Report on 22 November 2011  |  Love thisLove  0 loves
  • bengilda
    Love rating 100
    bengilda said

    Be it politicians, top public servants or private sector senior executives, those who decide their own rewards have been largely uncontrolled for many years. Pay review bodies and the like have been set up but have been ineffective in controlling runaway increases largely because they are comprised of members of those same groups.

    Publicly funded top salaries must have a limiter, such as no more than eight times the average wage of the previous year. A review board comprised of 11 members of the general public (to exclude public employees and political post holders), a third rotating out each year, needs to be established to approve or reject all public funded salaries in excess of three times the average wage of the previous year.

    In the private sector all salaries more than three times the national average wage of the previous year must be individually approved before implementation by shareholder majority.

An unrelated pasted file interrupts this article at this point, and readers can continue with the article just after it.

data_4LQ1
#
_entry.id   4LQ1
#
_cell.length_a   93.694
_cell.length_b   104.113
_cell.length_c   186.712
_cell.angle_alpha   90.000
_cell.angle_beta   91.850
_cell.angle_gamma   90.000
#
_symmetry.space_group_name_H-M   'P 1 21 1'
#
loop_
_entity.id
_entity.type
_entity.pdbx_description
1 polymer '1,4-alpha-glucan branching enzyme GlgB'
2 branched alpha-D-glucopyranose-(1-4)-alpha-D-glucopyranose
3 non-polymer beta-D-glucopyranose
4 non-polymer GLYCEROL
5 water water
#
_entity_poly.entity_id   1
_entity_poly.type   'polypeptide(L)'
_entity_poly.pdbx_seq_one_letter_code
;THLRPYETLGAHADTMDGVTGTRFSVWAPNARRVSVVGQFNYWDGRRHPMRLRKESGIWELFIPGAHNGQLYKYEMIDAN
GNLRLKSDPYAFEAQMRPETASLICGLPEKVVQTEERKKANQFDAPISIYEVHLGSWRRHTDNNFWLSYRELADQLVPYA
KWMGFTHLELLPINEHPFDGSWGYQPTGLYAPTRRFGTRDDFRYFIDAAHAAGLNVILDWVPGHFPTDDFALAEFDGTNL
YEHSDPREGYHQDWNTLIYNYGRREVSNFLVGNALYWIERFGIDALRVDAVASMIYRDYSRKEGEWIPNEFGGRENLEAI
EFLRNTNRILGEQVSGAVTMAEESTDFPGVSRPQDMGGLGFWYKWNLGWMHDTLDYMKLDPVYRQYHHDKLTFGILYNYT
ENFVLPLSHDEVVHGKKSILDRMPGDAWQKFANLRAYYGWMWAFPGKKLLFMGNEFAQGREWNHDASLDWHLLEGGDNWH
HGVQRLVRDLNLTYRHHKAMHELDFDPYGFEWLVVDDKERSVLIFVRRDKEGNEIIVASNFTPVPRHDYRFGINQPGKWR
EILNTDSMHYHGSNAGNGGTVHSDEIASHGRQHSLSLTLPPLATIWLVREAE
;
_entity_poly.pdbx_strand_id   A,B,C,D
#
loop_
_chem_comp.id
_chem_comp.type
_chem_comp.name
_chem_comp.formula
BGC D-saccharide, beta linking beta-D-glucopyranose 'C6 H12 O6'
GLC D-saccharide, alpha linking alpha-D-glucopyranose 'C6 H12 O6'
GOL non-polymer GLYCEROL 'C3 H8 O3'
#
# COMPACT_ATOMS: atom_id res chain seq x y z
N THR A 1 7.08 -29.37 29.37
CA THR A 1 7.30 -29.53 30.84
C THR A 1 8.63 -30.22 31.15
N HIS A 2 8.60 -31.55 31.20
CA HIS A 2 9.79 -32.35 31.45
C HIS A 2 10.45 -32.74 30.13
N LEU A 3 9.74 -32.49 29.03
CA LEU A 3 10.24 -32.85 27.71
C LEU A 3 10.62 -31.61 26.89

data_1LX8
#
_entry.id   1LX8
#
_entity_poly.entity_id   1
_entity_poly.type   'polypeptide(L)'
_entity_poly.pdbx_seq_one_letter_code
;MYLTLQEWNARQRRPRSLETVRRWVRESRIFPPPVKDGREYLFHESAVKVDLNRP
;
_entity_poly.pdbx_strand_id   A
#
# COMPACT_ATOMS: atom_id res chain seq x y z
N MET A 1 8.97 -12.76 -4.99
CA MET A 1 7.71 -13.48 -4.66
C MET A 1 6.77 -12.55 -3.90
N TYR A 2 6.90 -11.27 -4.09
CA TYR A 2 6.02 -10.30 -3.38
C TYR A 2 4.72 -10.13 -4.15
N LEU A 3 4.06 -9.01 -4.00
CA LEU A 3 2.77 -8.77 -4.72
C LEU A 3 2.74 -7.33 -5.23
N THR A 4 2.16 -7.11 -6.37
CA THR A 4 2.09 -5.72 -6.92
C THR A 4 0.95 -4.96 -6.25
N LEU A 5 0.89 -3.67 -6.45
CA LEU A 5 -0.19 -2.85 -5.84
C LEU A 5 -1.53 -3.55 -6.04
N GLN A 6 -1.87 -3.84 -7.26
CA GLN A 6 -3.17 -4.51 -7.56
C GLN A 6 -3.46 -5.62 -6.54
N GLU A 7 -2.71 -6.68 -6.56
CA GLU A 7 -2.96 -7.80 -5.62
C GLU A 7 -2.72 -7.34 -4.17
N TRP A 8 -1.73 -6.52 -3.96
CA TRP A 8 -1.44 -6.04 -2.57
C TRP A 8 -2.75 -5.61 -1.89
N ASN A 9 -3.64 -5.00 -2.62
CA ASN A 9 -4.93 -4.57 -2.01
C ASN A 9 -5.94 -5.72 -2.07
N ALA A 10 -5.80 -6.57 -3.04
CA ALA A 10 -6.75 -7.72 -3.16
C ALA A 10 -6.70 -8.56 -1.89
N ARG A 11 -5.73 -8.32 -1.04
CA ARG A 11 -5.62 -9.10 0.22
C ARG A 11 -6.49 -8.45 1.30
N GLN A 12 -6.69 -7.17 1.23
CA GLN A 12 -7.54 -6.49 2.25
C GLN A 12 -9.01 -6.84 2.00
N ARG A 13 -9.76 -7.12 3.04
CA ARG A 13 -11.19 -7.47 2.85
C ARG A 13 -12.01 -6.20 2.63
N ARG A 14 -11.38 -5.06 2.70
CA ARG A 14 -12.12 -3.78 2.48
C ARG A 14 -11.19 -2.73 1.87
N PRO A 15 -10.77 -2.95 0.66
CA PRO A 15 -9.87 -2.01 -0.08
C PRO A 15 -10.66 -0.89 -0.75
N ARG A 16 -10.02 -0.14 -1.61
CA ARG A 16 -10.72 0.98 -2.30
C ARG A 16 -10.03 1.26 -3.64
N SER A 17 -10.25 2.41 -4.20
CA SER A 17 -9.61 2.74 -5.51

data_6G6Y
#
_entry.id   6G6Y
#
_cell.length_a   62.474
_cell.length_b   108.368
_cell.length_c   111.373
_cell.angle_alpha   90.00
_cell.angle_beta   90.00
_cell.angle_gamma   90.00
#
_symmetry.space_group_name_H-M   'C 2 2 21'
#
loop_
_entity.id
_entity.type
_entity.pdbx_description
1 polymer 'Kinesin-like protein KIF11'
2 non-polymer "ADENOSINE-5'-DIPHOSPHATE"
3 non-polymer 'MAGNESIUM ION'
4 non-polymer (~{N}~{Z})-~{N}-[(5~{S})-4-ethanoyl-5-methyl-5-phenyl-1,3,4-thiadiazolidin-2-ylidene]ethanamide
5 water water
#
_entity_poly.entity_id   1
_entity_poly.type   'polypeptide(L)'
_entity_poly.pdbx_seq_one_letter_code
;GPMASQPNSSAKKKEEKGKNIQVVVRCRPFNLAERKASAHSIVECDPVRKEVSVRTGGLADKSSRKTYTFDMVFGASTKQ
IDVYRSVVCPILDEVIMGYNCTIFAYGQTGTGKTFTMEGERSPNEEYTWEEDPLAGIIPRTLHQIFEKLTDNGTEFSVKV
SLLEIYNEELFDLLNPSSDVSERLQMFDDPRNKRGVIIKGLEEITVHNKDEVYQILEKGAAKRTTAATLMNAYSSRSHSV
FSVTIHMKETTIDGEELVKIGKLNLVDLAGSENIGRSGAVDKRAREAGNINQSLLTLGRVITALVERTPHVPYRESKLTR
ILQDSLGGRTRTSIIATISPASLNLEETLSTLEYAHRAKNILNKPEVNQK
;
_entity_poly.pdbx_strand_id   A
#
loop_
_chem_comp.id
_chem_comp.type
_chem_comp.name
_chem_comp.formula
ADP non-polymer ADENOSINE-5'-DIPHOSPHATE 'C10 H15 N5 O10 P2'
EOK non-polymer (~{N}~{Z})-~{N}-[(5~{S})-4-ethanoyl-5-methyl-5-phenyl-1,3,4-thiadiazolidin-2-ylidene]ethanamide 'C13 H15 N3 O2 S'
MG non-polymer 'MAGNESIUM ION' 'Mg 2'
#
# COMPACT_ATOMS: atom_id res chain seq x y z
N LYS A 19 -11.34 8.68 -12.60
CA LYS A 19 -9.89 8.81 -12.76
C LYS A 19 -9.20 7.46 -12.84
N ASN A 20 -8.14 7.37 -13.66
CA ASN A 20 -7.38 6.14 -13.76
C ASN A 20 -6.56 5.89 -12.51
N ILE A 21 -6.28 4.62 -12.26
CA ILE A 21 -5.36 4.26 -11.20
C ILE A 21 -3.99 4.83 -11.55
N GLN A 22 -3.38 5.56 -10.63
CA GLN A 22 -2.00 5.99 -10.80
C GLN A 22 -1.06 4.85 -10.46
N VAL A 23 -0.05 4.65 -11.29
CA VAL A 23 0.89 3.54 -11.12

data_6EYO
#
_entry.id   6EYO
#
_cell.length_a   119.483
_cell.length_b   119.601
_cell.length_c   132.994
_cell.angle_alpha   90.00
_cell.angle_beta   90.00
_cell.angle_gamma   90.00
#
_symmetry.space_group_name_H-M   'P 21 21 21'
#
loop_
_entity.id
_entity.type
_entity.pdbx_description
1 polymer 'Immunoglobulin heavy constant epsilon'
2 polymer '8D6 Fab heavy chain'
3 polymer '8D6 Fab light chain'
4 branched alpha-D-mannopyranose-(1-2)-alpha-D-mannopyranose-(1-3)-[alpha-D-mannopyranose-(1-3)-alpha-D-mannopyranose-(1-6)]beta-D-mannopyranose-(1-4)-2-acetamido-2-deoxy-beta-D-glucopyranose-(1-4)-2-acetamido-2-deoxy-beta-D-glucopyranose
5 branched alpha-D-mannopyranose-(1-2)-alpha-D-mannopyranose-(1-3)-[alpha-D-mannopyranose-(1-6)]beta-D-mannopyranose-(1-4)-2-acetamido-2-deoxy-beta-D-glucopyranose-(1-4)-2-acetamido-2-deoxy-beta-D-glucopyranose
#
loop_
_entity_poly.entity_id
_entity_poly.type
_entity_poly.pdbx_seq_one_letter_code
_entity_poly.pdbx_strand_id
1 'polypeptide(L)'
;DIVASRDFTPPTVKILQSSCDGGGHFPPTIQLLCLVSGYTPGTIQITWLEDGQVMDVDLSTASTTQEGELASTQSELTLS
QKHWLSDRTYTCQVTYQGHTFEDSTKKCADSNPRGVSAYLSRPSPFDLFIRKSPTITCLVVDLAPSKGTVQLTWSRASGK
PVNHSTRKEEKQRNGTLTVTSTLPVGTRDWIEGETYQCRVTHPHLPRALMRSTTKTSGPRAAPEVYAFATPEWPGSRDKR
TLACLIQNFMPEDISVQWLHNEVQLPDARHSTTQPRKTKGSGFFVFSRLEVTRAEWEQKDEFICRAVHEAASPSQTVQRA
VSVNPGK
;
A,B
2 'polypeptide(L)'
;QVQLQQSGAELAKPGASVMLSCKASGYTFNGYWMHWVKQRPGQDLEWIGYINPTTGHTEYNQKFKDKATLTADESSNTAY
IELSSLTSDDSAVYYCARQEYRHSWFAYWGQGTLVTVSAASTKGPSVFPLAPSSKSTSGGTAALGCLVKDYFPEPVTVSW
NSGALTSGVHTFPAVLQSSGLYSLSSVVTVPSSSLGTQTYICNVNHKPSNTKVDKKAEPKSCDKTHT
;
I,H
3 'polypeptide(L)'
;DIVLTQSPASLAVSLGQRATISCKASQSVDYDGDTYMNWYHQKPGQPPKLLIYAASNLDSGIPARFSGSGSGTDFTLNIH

Simply put, control of their emoluments must be removed from the recipients.

    Report on 22 November 2011  |  Love thisLove  0 loves
  • oldhenry
    Love rating 343
    oldhenry said

    You will find that the government are intending to wind the clock back further than Victorian times. I reckon to the days of serfdom. There will be a removal of all the welfare reforms of the last 100 years , all in the name of the economy. Meanwhile all Directors can be registered offshore to avoid tax and to buy helicopters, as long as they loan them to ministers at election time of course.

    Do you all not see how corrupt the UK has become at a political level? I think it has and we need a complete shift at the top , both Labour and Tory are corrupt. The Liberals are plain mad but still dangerous.

    Report on 22 November 2011  |  Love thisLove  0 loves
  • spoonfulofdreams
    Love rating 8
    spoonfulofdreams said

    You are right about the political establishment. The expenses scandal only highlighted the corruption in our political system. Its truly unbelievable how shameless the rich and powerful are. In another age this would have sparked a revolution. Maybe its time for a revolution of sorts if we have the stomach for it.

    Report on 22 November 2011  |  Love thisLove  1 love
  • eLJay
    Love rating 78
    eLJay said

    It's a mix of 'Jobs for the boys' and people who think they need a leader and to pay them a lot. Ultimately a con to keep the stakeholders quiet and provide an adequate target. Your being paid so that if you last only 2 years you will survive, the truth is they generally go and find another position within 2 years.